Yorkshire. A beautiful place, full of hills and vales
and fantastic roads. Locals claim it as God’s own country,
and if they’re right it must be yet more evidence that
He is a biker. With plenty of open spaces away from the restrictions
enforced by the urban build up further south, the combination
of wide sweeping bends and tight interesting nadgery bits
has proven irresistible to the likes of you and me for years.
It’ll come as no surprise to hear that
with relations between the locals – both residents and
police – and the throngs of bikers who migrate to the
area every sunny weekend and evening are somewhat strained
on occasions. Many of the locals – Yorkshire folk are
nothing if not business savvy – welcome the influx of
potential customers. But many others, who are often, in fact,
visitors to the area themselves, find cause to complain about
people enjoying themselves in a way of which they do no personally
approve. The police on the whole adopt a pretty sensible attitude
towards the whole thing. North Yorkshire pioneered the Bikesafe
campaign so are certainly forward thinking in their approach
to bike policing.
But recently things have happened that have
changed this. First of all the volume of complaints has risen.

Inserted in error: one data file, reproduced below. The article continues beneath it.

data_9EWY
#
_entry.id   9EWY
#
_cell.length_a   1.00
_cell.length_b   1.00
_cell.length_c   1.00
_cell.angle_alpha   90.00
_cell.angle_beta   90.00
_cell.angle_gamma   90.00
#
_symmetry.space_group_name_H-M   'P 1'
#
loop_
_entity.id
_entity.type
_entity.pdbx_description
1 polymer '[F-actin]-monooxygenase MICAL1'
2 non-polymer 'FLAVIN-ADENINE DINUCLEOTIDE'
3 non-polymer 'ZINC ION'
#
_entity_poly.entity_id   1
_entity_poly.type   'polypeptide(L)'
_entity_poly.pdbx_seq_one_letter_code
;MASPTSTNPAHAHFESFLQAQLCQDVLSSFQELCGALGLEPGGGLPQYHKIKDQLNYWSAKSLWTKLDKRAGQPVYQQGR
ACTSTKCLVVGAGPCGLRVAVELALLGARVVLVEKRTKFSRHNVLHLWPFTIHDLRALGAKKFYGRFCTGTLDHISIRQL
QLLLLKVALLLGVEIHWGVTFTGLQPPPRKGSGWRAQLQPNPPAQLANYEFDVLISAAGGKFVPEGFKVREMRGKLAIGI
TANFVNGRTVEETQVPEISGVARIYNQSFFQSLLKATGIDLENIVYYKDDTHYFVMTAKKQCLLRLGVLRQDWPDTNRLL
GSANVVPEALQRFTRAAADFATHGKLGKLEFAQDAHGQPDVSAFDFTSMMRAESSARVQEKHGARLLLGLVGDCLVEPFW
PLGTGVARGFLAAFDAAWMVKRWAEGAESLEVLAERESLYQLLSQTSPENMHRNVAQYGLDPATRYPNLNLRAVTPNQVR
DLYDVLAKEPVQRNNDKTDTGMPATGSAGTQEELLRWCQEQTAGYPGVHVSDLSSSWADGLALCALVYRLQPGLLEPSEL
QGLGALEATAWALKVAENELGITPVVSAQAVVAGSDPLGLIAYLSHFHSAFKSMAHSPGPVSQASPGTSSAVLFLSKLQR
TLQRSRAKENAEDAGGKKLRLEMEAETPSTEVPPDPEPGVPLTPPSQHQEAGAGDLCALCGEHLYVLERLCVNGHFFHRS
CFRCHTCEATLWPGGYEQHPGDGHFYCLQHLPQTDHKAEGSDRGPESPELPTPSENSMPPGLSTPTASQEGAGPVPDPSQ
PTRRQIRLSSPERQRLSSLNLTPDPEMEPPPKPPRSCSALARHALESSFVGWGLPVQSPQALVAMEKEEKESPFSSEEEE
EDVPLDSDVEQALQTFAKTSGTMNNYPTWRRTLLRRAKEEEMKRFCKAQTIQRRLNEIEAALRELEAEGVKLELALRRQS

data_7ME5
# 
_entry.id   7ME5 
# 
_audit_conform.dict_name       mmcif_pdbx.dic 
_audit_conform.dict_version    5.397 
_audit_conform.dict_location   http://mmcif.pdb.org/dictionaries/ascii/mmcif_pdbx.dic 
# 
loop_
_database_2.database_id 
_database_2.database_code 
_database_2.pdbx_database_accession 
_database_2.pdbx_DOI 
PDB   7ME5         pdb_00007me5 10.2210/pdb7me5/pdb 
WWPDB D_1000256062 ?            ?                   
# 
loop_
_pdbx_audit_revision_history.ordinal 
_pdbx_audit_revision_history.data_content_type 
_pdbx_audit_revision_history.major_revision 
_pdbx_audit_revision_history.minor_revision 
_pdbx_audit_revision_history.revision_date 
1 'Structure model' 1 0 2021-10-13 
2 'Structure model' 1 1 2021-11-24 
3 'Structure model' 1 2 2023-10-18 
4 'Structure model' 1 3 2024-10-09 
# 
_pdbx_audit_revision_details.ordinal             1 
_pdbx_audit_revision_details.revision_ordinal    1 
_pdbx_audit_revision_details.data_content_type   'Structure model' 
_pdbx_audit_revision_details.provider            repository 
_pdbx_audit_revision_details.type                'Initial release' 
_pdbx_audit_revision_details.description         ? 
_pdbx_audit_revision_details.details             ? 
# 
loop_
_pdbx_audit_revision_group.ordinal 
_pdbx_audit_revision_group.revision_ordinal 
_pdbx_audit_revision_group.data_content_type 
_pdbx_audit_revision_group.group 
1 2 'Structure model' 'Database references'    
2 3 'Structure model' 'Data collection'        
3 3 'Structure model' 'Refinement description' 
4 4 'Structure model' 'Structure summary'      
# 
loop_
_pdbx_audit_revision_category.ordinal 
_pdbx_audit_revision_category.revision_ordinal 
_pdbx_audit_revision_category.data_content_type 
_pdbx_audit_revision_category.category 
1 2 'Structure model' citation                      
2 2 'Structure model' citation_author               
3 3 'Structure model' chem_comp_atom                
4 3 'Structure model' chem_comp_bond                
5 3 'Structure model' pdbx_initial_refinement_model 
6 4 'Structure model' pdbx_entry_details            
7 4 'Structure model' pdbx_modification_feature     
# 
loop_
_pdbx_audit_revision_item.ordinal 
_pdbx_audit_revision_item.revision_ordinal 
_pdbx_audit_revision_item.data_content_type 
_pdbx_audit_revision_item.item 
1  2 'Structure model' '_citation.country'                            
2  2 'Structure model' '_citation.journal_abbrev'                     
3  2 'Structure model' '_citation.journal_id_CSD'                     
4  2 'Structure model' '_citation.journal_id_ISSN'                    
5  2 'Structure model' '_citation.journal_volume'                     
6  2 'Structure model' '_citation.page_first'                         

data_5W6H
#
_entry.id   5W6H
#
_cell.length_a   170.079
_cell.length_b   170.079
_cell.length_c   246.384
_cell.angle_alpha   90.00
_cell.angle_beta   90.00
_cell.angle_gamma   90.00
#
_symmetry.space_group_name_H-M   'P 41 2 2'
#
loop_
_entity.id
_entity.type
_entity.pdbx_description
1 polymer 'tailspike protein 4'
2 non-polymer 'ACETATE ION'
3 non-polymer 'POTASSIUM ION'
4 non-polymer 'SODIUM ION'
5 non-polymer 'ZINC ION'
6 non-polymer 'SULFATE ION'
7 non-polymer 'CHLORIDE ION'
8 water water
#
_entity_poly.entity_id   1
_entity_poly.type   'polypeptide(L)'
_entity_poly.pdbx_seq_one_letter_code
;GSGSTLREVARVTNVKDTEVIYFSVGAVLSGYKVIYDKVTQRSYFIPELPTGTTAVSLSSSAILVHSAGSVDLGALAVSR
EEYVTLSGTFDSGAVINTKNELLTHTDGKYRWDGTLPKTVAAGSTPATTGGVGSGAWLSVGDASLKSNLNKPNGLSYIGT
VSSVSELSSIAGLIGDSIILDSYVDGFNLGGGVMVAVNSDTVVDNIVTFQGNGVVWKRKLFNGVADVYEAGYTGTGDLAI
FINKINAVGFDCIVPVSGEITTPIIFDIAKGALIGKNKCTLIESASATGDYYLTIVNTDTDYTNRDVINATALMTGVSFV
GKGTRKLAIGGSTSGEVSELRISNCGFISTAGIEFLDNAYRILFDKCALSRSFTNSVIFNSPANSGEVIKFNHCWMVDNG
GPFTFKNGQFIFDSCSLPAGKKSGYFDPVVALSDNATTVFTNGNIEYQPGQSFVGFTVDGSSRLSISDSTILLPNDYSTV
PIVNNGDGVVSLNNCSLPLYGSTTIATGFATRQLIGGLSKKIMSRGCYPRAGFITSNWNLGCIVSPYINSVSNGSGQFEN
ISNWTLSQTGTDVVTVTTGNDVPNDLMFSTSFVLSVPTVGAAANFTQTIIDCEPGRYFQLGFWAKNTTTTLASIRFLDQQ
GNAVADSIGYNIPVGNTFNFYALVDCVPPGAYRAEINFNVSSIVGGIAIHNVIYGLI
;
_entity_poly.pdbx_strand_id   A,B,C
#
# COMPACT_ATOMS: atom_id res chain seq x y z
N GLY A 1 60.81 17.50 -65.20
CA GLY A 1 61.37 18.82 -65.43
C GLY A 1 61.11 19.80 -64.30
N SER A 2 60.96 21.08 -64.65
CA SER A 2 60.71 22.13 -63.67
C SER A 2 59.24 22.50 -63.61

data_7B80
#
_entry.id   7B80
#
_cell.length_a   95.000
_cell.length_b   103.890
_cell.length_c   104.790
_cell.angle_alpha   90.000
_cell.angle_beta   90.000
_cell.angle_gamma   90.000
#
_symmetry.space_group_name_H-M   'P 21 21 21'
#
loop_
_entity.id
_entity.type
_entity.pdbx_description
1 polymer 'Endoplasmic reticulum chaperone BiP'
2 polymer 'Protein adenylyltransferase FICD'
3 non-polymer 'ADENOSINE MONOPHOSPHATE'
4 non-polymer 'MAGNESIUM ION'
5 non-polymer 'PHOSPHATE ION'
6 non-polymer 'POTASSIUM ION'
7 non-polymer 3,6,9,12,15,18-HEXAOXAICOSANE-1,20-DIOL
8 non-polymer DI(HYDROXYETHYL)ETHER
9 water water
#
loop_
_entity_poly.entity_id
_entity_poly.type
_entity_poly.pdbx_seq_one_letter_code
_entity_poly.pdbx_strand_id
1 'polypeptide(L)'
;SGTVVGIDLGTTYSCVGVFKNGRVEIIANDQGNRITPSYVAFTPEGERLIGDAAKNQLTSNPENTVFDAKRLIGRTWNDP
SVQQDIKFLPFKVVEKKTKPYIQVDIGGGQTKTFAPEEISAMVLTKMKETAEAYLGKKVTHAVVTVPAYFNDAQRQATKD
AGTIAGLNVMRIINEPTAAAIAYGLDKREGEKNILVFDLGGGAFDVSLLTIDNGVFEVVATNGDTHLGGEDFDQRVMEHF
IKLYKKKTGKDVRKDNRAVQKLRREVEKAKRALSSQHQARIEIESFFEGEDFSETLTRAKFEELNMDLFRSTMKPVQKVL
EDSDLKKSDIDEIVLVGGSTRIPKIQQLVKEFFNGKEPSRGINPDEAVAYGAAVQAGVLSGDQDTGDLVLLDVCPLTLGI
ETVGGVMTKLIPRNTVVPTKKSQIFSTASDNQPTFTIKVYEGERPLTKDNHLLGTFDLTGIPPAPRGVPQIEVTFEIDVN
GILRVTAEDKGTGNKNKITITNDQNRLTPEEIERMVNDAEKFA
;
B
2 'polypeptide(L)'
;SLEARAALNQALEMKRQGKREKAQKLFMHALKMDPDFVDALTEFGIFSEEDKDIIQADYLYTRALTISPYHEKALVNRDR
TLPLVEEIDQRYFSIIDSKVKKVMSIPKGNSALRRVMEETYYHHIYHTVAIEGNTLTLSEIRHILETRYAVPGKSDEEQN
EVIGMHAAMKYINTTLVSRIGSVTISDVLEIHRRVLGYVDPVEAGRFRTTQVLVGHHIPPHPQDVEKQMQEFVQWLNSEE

This, it would seem, is not solely down to a mass visit by
‘Angry of Tunbridge Wells’ but can be laid at
least partly at the feet of those of us who insist on riding
flat out in the wrong places and fitting race cans before
doing so. We may make more noise than the complainers but
they make it more effectively.
The other problem is a little more serious.
Well, rather a lot more, actually. 28 riders lost their lives
in North Yorkshire last year, 23 the year before. But only
15 in 2001. It’s not all down to idiot drivers failing
to see large, brightly coloured motorcycles either, although
as always that is a contributory factor. No, a good proportion
of the fatalities on North Yorkshire roads (and everywhere
else, if we are going to be completely honest about it) are
down to motorcyclists misjudging their abilities and paying
North Yorkshire, as we've said before, pioneered
BikeSafe, and we think that is a Good Thing. This is what
they have to say about it:
road deaths generally have tended to fall, there has
been an increase in the number of motorcyclists killed in
road accidents – an increase that has coincided with
the rapid growth in the sales of high-performance machines.
180mph bikes are now available for the price of a small car,
and their performance can massively outstrip the abilities
of those who have learned riding on very different machinery.